I can only say that policemen in some cities are actually being great. For ex.: in Kobrin, when people got together on street, policemen decided to don't hurt anyone and joined them. But in Minsk, the capital of Belarus, special services were hitting people so hard. In one of the places that meetings were situated at, they killed just a usual guy that was going around. I heard a lot of shots by myself, saw police beating people for nothing, throwing grenades with rubber splinters inside at people and a lot of other stuff. Our president is actually going crazy falsifying election results up to 80%. And do never tell me that Belarus is the country you would like to live at. Posted by u/HitSquared on Reddit.
In Warsaw, 2000+ votes for Tikhanovskaja, 2 for Lukashenko. Meanwhile in a school in Minsk, 143% percent of the electorate apparently voted. Fights with police going on in Minsk
News difficult to get since most websites are down and internet problems everywhere due to internet jamming in the whole county. Many protests could be going on right now, we just don't know.
President Aleksandr G. Lukashenko boasted of a record turnout in the poll, and official preliminary counts gave him more than 80 percent of the vote.
Garbage cans are being removed from the streets of Minsk as a reaction to yesterday's barricades.
People from foreign countries are sharing their love and support with protesters and Belarus in general.
TunnelBear VPN is giving their users 10 GB of free data in case of internet shutdown during the presidential elections in Belarus to help people access the democratic internet from Belarus.
Discord interested in following the current situation Belarus, and world developments in general. If you want by-the-minute news about events in Minsk, consider joining the Discord server.
The police clashed with largely peaceful protesters across the Eastern European country on Sunday night, hours after the national vote, which the opposition dismissed as blatantly rigged.
Mr. Lukashenko appeared determined to cling to power and ignore protesters’ demands that he resign. On Monday, he boasted of a record turnout in the election, and official preliminary counts gave him more than 80 percent of the vote.
He insisted that the protests were being directed from abroad by people seeking to replicate the 2014 Ukraine uprising that began at Kyiv’s central Maidan square.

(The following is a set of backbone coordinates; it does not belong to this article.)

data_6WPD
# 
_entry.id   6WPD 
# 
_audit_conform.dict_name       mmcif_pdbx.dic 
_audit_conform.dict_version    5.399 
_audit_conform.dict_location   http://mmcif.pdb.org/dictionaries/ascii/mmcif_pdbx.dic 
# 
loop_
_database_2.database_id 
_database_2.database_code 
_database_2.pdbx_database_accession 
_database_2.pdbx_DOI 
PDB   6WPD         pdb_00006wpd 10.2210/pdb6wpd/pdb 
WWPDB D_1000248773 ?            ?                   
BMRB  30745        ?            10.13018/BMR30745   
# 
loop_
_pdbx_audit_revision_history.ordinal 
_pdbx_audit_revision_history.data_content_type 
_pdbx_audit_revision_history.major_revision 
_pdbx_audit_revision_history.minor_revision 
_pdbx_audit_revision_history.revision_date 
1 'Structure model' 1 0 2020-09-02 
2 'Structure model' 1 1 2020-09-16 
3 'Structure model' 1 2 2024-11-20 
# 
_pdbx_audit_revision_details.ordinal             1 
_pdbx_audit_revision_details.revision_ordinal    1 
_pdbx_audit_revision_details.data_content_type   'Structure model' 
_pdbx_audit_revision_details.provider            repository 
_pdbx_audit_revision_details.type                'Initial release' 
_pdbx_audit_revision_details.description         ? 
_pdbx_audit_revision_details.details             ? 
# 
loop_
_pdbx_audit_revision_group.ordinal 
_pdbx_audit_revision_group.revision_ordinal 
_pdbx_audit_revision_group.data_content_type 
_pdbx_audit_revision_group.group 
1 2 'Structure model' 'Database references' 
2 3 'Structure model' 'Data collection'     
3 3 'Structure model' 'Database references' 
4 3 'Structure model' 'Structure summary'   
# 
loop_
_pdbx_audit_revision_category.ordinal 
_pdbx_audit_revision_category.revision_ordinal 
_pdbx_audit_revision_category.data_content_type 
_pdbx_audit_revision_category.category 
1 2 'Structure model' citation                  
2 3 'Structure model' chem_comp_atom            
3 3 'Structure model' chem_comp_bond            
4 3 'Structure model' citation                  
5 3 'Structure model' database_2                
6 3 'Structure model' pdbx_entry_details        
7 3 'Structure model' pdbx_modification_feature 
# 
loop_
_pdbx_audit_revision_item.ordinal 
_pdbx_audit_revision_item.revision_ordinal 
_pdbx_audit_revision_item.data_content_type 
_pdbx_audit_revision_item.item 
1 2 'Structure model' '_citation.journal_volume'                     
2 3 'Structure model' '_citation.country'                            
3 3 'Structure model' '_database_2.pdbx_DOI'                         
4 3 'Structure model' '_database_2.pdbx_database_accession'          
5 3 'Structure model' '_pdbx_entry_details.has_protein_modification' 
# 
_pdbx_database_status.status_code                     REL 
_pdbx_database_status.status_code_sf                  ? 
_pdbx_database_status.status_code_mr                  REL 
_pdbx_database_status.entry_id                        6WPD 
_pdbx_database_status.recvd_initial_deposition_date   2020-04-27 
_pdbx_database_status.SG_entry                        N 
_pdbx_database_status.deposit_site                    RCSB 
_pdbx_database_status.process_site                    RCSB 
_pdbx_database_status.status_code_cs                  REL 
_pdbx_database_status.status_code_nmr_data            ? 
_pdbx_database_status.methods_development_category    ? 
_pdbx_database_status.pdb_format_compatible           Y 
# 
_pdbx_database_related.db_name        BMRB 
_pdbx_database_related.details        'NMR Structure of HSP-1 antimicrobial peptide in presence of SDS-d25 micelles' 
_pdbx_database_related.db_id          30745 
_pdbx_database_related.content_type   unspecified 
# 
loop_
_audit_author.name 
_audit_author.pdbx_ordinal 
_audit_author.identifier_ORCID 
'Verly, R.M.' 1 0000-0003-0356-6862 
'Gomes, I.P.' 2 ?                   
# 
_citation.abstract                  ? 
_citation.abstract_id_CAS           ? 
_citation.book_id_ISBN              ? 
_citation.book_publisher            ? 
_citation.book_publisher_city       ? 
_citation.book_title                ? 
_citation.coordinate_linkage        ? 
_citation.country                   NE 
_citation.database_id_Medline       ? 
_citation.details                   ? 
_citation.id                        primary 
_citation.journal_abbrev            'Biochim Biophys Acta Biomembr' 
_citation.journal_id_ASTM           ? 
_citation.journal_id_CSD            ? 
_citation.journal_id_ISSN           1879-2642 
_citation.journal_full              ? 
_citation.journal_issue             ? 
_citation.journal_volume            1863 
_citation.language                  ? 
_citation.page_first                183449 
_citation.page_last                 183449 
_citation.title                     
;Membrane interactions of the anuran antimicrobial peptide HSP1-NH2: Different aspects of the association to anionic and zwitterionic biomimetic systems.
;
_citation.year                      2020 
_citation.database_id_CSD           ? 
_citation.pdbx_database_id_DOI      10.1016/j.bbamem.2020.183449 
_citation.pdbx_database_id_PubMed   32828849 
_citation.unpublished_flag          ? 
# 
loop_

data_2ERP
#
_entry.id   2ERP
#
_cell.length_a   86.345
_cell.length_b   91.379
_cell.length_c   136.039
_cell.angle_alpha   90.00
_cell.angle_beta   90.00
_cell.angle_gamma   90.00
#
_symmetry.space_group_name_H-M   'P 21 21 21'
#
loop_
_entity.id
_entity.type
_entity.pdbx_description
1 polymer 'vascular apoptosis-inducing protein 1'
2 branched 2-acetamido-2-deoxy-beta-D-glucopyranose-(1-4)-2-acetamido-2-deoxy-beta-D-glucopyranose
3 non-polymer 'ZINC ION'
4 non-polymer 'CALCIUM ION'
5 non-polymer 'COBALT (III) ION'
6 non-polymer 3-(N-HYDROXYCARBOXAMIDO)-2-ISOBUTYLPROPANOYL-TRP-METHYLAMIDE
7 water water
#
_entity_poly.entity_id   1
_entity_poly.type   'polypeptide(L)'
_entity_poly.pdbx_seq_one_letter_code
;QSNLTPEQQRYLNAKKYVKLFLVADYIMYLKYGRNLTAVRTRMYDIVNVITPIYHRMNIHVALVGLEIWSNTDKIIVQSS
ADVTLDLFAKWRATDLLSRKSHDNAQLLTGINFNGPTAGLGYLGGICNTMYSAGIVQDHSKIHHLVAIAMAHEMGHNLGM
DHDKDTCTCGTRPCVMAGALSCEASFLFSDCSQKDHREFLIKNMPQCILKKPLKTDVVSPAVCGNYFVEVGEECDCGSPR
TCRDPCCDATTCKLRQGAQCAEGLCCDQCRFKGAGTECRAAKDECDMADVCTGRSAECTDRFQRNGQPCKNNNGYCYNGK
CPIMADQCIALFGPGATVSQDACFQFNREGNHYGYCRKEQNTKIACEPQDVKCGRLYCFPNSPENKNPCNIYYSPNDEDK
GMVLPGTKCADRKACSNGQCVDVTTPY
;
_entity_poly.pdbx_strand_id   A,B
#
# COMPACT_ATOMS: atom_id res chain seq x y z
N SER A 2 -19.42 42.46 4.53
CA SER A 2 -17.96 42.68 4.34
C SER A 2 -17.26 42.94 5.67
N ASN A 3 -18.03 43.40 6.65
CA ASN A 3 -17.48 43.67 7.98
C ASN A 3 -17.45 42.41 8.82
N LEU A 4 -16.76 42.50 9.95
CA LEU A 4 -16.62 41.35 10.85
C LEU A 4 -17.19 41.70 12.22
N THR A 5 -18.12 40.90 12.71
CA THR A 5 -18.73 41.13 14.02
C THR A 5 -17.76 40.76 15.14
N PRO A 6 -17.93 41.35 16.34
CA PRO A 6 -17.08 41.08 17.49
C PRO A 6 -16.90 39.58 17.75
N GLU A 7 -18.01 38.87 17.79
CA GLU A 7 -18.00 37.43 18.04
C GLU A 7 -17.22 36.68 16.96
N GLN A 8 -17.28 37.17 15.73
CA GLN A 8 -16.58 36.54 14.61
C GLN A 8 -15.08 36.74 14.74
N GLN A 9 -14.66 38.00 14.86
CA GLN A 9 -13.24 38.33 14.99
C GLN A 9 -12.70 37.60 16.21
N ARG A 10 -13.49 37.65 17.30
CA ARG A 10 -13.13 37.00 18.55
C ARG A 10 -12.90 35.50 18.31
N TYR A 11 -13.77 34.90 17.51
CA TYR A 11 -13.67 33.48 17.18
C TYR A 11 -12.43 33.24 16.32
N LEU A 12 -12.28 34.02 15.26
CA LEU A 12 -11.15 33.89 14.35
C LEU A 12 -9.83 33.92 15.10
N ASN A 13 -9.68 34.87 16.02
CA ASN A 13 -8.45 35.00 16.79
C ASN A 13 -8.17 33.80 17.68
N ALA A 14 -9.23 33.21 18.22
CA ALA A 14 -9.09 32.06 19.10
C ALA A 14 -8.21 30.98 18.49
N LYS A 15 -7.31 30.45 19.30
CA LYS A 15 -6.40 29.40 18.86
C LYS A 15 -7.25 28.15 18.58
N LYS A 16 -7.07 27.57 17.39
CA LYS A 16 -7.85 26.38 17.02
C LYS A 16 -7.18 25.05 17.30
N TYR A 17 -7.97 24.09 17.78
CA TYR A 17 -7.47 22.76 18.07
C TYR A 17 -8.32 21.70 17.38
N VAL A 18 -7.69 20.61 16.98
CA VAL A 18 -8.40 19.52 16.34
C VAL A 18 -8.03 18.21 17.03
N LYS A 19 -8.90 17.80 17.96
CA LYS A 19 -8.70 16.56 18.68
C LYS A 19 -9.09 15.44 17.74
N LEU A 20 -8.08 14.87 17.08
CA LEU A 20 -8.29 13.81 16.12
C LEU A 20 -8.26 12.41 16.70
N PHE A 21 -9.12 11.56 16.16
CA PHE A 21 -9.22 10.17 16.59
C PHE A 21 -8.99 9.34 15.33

“We will not allow the country to be torn apart,” Mr. Lukashenko said in comments carried by Belarus’s state news agency, Belta. “As I have warned, there will be no Maidan, no matter how much anyone wants one. People need to quiet down and calm down.”
His comments came in the wake of a violent crackdown on protesters after the polls closed. Stun grenades and rubber bullets were directed at the crowd in the capital, Minsk, on Sunday night. A police truck drove into a group of demonstrators and left people bloodied on the streets. And masked riot police officers roamed the city and could be seen making arrests that appeared to be arbitrary.
The authorities said that 1,000 people had been detained in Minsk and another 2,000 elsewhere in the country. More than 50 citizens, as well as 39 police officers, were injured in the clashes, officials said.
Mr. Putin appeared prepared to continue his support for Mr. Lukashenko, despite the rift between the two, which widened late last month when Belarus arrested 33 Russians whom it accused of being mercenaries sent to disrupt the election. The Russian president issued a terse statement on Monday congratulating Mr. Lukashenko on his re-election.
“I expect that your official duties will foster the further development of mutually beneficial Russian-Belarusian relations in all spheres,” Mr. Putin said, which he said were in the “fundamental interests of the brotherly peoples of Russia and Belarus.” Ivan Nechepurenko reported from Minsk, and Anton Troianovski from Moscow on NYTimes.
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